Most insurers and loss adjusters would not have faced such situations before. They should be treated gently. If the college wrote instead of or in addition to the student, it would give greater authority to the arguments. Ideally, students or professional artists should take out insurance specifically to cover their portfolios. Preferably this should be a policy with an agreed price for every single piece of work, and with a clause stating explicitly that they are reasonable values. There are several questions to ask when finding a policy: does it cover the portfolio as a whole? does it refer to specific works, each individually valued? does it cover the studio, the gallery wall, in transit, in college? Even if artists or students have an insurance policy, it is very important to have written evidence stating who is responsible for the physical safety of the work – the gallery, the college, the transporter – and where and when does their responsibility begin and end.

Exhibition agreements and gallery contracts should normally include all such details in their written terms and conditions; ideally, insurance value should be settled by agreement between the exhibitor/organiser or dealer but will not necessarily be the same amount as previous selling prices or current asking prices.

In choosing insurance, artists should try to steer clear of policies which contain what is called an ‘average clause’. For example: an artist insures a portfolio for £1,000. There is a small fire in the studio and one canvas is destroyed. The insurance company sends the loss adjuster along. The loss adjuster values the individual piece at £100 pounds. All seems well, but the loss adjuster also values the insured portfolio at £2,000. If there is an average clause in the contract then the company will say that it was 50% underinsured and therefore they will only pay out 50% of the claim, in this case £50.00 Beware.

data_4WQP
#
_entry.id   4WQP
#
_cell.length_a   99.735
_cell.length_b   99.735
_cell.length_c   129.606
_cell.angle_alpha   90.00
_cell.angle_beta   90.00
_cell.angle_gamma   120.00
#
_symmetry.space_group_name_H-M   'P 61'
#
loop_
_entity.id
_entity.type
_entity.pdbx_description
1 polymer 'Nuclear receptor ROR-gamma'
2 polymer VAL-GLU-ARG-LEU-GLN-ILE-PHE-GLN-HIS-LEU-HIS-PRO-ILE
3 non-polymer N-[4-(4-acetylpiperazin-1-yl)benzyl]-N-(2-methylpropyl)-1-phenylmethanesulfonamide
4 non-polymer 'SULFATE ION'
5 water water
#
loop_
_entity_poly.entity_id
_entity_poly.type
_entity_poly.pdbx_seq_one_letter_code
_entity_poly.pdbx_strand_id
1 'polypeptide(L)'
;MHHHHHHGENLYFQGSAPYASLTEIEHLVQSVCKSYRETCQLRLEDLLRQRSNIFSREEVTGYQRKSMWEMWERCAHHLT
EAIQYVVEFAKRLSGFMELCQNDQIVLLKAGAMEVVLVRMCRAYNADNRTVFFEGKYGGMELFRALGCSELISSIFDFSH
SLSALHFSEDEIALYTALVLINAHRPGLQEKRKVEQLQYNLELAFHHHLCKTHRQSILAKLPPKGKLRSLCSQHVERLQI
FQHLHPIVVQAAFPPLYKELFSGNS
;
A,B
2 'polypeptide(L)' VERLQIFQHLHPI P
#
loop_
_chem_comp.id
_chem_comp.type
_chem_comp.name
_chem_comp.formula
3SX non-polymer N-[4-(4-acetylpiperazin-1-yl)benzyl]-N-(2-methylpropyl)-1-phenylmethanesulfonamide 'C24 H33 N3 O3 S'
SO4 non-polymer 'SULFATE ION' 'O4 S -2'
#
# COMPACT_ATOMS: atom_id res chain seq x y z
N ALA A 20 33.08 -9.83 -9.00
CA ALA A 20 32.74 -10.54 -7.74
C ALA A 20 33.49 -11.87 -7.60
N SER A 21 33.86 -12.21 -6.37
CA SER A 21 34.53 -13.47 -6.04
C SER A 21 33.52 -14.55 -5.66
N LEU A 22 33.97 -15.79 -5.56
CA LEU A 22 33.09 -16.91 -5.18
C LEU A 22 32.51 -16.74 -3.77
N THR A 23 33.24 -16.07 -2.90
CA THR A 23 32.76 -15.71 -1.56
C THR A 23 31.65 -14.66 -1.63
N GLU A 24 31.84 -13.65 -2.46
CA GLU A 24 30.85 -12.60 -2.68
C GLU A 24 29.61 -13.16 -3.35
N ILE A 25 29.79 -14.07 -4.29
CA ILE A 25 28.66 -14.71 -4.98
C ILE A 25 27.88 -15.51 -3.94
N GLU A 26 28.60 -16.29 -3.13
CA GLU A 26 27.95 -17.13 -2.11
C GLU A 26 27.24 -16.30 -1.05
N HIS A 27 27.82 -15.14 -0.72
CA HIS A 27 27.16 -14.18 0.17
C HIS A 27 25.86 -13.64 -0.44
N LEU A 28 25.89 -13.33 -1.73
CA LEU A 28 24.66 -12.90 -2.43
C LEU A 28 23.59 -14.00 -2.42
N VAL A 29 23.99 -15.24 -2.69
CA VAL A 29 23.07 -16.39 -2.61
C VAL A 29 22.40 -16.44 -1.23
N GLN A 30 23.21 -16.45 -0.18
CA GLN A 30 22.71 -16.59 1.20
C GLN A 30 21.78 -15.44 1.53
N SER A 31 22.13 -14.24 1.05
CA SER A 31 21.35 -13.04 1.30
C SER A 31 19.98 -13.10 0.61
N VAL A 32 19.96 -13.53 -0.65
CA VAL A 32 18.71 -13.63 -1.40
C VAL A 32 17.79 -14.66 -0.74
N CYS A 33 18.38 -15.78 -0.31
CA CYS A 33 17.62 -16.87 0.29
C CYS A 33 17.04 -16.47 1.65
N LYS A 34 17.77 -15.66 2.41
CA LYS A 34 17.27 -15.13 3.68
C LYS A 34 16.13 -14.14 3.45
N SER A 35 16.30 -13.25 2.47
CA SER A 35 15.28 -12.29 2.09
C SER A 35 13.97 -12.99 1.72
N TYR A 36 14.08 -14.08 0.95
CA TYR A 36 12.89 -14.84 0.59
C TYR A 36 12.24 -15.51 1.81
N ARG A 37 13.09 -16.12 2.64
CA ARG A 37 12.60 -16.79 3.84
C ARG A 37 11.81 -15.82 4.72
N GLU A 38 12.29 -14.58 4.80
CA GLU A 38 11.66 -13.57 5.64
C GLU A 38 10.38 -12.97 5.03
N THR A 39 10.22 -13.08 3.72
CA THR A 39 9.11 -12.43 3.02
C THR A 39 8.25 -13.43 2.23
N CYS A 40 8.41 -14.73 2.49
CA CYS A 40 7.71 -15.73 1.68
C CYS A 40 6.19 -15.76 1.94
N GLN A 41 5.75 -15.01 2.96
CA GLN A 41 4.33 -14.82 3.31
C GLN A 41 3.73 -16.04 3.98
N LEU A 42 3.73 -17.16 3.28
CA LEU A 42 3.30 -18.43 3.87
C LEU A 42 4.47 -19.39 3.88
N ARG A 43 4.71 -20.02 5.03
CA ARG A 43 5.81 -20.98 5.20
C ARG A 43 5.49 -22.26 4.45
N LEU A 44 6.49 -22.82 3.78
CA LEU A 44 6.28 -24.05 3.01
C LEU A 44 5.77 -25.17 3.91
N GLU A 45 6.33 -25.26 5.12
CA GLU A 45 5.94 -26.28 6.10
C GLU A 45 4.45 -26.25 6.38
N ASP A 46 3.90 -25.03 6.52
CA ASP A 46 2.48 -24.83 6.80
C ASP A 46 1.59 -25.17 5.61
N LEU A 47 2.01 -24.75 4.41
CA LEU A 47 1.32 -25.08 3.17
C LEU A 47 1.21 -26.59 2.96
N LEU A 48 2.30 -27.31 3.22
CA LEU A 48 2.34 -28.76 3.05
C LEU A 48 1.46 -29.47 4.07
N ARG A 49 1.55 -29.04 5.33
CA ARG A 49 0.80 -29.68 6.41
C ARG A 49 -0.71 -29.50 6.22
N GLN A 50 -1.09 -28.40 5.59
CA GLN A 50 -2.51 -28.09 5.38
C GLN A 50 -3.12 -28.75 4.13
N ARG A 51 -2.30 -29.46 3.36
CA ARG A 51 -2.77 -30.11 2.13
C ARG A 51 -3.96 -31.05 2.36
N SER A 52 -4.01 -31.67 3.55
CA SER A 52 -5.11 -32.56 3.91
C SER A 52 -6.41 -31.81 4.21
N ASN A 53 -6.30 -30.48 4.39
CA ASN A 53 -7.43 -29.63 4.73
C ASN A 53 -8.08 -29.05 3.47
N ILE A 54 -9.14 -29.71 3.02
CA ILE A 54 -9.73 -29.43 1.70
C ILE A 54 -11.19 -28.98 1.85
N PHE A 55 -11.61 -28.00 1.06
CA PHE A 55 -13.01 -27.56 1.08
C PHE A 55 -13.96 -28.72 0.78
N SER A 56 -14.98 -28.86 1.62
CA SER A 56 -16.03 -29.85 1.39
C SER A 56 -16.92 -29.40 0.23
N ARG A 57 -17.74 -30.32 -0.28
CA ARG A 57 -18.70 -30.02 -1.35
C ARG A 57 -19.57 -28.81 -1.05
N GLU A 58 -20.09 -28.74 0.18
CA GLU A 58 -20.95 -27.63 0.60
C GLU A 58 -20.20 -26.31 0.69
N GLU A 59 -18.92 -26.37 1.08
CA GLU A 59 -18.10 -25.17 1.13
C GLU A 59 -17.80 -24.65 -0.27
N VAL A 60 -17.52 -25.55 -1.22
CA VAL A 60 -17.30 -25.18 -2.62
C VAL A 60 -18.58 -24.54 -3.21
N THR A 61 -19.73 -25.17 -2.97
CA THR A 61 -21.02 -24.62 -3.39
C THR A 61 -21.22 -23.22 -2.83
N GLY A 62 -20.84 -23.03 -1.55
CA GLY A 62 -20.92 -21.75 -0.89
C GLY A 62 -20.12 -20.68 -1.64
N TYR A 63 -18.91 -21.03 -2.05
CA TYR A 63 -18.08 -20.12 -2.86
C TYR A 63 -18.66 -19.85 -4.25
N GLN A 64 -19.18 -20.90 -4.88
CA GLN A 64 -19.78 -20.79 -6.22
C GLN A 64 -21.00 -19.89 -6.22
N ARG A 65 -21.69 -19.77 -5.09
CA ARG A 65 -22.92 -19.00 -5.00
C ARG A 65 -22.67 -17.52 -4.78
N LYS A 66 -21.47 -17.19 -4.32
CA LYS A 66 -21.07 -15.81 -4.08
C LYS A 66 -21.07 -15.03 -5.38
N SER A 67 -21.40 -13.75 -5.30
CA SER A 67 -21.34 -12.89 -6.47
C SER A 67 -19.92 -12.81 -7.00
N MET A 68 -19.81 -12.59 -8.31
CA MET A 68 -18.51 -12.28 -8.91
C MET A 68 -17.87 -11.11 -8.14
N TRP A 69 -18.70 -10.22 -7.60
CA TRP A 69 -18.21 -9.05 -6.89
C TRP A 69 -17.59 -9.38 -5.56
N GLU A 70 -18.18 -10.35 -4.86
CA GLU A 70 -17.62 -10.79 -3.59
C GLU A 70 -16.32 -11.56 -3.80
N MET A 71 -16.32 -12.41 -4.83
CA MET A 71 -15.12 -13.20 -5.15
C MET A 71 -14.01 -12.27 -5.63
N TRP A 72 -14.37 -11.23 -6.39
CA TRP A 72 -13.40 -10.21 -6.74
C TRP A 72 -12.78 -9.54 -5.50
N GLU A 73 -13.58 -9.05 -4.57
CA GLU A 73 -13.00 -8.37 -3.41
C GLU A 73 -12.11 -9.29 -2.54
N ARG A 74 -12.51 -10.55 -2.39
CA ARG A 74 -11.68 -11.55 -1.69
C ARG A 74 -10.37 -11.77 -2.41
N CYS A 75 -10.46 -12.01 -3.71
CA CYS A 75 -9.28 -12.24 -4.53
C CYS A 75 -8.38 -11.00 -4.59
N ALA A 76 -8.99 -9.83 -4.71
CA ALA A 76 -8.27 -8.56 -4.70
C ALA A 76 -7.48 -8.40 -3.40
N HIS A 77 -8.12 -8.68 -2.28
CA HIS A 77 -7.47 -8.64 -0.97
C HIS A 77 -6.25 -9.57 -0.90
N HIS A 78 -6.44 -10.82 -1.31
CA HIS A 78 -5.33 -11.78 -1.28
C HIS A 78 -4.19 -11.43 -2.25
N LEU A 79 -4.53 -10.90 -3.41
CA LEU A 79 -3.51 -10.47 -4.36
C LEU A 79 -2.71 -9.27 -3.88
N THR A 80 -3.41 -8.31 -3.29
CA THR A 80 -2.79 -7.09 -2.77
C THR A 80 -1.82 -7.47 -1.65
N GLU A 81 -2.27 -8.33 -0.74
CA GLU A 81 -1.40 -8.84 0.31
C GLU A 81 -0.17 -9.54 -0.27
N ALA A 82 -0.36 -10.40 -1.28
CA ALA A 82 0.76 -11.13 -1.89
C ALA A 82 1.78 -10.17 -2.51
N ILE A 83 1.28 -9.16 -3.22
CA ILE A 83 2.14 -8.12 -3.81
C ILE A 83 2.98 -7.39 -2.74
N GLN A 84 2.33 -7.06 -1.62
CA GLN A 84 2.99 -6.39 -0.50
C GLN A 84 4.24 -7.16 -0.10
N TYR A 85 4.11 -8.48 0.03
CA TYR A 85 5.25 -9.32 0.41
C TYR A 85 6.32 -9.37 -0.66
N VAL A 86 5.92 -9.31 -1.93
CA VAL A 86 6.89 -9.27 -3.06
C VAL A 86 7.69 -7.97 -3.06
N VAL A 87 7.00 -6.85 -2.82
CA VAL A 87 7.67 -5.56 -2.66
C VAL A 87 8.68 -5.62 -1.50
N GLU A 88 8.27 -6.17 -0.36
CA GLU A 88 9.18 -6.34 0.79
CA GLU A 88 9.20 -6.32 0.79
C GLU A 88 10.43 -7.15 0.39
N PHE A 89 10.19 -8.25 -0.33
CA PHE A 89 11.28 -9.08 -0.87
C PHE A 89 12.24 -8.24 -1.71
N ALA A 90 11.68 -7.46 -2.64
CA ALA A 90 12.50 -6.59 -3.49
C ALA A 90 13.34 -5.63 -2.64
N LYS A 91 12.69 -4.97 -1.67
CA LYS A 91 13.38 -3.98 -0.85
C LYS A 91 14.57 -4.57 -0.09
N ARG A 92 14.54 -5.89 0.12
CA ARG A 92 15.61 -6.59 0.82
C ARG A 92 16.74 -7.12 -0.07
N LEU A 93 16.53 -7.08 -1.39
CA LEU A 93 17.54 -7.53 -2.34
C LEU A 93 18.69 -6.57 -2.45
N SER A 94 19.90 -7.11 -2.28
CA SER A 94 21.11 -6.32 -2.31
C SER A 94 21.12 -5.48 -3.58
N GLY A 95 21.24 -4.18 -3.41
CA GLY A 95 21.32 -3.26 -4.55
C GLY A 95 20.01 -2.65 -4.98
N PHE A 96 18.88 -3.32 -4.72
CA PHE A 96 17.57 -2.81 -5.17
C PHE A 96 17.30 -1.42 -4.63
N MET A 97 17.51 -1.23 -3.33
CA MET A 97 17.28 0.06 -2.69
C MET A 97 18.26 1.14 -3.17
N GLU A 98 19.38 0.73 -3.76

Unfortunately, until the day when some enlightened individual, company or organisation persuades a Lloyds underwriter to construct a policy specifically for artworks (an expensive business), negotiations after accidents and loss will continue to be tricky and time consuming. This does not mean, however, that students or professional artists should accept that the insurance value of work is merely the materials that went into making it – nor that the marketplace is the only measure of its economic value. The asking price is not necessarily the selling price – as most artists and buyers well understand.

The Artlaw Copyright Handbook is now available, write to AM for details.

© Henry Lydiate and James Odling-Smee 1992



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This article is from the Artlaw Archive of Henry Lydiate's columns published in Art Monthly since 1976, and may contain out of date material. The article is for information only, and not for the purpose of providing legal advice. Readers should consult a solicitor for legal advice on specific matters. Artists can get free online legal information from Artquest.